Muang Samui

History of Muang Samui

This is a charming affair, A love story Khun Chananthip, traveled with her sister to Koh Samui for a vacation on this quiet, undeveloped, tropical island 30 years ago. They stayed at a resort managed by an eager young man, Khun Thitiphan. He diligently took care of the family, and quietly (“He was shy!” she laughed) began his courtship. The strategy worked, the resourceful suitor proposed, and – as love stories surely go – alas, she accepted. She moved to Samui and they began their journey to resort ownership. They soon emerge the as hotel pioneers on the island, with Muang Samui Spa Resort on Chewang Beach and several, free-standing restaurants.

Years later they built this genteel resort. Location, location, location…and lots of elegance. This spacious resort and charming town are a scant four kilometers from the airport. The beach sprawls out from the pool; excellent restaurants line the quaint Soi; and tropical weather adds the exclamation point. This five-star resort is redolent of ancient Ayutthuya: breezes circulate through airy gardens and the open air lobby, soft woods adorn the capacious suites, and gardens decorate the grounds.

It’s luxurious, classy and offers handsome amenities, particularly a clever cave-themed, comforting spa. If you want extravagance, indulge in one of the one-BR, Ocean View pool villas the third floor. Talk about a sweet suite: a long, private pool overlooks the beach; a kitchen lets you prepare a spontaneous snack; a living room allows quiet entertainment; and the view! No wonder weddings are popular here: romantic, idyllic and memorable. It is gracious and welcoming.

by David Lihn, Lihn's Luxury publications


Wat Tai Yo Inspiration of Muang Samui Resorts

Mr. Thitiphan and Mrs. Chananthip Thanaphatteeranan, the founders and owners of Muang Samui Group were impressed and captivated in all beautiful architectures of Wat Tai Yo and the cult of Mon brick since they have first seen it, thereafter they decided to use these inspiration in blending with southern Thai style architecture structures to design their own house in Chaweng (now being used as the head office). Muang Samui Spa Resort on Chaweng Beach and Royal Muang Samui Villas on Choeng Mon Beach therefore have been built using the architecture and decoration style of Wat Tai Yo (Buddhist monastery) in Koh Yo (Yo Island), Songkhla province in the South of Thailand.

Koh Yo is a small Island emerges solely from the sea bay of Songkhla - forming a lake - was later connected to mainland by the Tinsulanond Bridge. Now, Koh Yo is becoming one of the most well-known tourist attractions in Songkhla with an overall area of 9,275 Rai (3,710 acres). Koh Yo benefits from both agriculture and handicraft industries which the most famous, their most famous products are the hand-woven fabric and a special kind of jackfruit called Jampada.

Wat Tai Yo is an ancient Buddhist temple which has a very detailed and decorative architecture, as well as it’s known as the first temple built on Koh Yo. Historians are still uncertain which year was it built however according to Wat Ko Yo specialists, architects and academicians from the Siam Society built it during the reign of King Rama 3 (1787-1851) of early Rattanakosin era. There are many buildings with carefully designed and built decoration within the temple's area. One of these is the monks' monastery, which is over 200 years old - it was built of wood in traditional Thai style, roofed with "Koh Yo baked clay tiles" and some other ancient carved tiles, mixed with carved cement at the front fence and door facade. Experts say that the "baked clay tiles" style origins from China and started to be popular in the mentioned period and this trend continued during the reign of King Rama 4 (1804 - 1868). The "Lanka style pagoda" found on the mount behind the temple was said to be influenced by "Dhammyuttika" style.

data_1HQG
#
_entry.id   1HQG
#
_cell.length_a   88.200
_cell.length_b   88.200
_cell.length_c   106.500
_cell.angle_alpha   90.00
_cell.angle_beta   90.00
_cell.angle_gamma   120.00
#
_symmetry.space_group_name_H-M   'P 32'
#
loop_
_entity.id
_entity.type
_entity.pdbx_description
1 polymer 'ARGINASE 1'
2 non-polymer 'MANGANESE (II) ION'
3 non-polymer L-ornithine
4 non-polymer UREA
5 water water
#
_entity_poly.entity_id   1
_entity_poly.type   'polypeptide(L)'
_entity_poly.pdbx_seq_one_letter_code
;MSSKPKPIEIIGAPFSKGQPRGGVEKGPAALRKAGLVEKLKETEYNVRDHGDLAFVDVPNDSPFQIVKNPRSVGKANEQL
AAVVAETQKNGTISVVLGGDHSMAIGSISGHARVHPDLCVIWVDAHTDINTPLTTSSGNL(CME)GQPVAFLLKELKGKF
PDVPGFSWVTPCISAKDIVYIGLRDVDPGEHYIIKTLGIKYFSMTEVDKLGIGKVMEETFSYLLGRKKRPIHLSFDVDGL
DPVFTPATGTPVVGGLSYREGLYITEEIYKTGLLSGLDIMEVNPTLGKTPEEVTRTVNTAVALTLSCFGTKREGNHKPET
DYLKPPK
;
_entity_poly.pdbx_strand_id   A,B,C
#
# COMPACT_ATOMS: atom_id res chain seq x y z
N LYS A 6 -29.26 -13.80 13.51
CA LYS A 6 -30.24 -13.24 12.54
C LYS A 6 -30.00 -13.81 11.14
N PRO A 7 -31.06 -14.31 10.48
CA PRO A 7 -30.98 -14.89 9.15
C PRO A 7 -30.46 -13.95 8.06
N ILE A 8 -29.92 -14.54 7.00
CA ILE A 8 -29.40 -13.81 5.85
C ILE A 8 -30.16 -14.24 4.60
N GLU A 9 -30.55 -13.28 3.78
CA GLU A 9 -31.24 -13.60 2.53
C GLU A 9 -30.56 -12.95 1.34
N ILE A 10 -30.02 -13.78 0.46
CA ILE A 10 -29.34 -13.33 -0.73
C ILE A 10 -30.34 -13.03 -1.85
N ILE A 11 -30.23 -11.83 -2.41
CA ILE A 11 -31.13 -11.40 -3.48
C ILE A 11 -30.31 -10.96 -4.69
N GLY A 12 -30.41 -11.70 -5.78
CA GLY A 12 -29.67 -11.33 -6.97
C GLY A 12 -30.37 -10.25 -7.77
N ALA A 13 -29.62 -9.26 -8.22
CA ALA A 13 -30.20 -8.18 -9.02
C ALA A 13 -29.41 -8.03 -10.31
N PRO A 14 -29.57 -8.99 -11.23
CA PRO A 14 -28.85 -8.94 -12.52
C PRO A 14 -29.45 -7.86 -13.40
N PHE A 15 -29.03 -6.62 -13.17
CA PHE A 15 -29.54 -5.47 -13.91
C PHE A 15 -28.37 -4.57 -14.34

Mon Bricks: In traditional Thai architecture, Mon bricks used to be the major elements of permanent building structures. Bricks have been used since ancient times. The Egyptians were the first to invent this way to construct buildings about 2,000 years ago, where they used mud from the rivers to make bricks and construct houses.

In Thailand, bricks were brought in by Khmer people, around 1100 B.E. In the Tawarawadi period, the architectural construction of chedis, (or stupas) were found in the ground and it was passed on to Sukothai period. The constructions found were the ruins of ancient sites such as palaces, chedis and Buddha images. This art was unique for each period. In the Ayutthaya period, bricks were still very popular to use for construction because of the development in city and building construction, such as palaces, buildings and especially temples. It is a tradition that each King must construct his own temple as the symbol of his reign.

Unfortunately nowadays rarely see any constructions using Mon bricks, due to the fact that it is more and more difficult to find high quality material. Making Roof tiles was a main occupation of local resident on Koh Yo, since it started by Chinese in the reign of King Rama 3 over 200 years ago and was much preferred throughout the South. Until it started to go out of trend and receiving less demand in the market in the past few decades.

Muang Samui was probably the last buyer that purchased a big amount of Koh Yo roof tiles for construction of its head office buildings and Muang Samui Spa Resort buildings over 10 years ago, which remained its charm, special characteristics and its story with Muang Samui Group's properties until now and forever.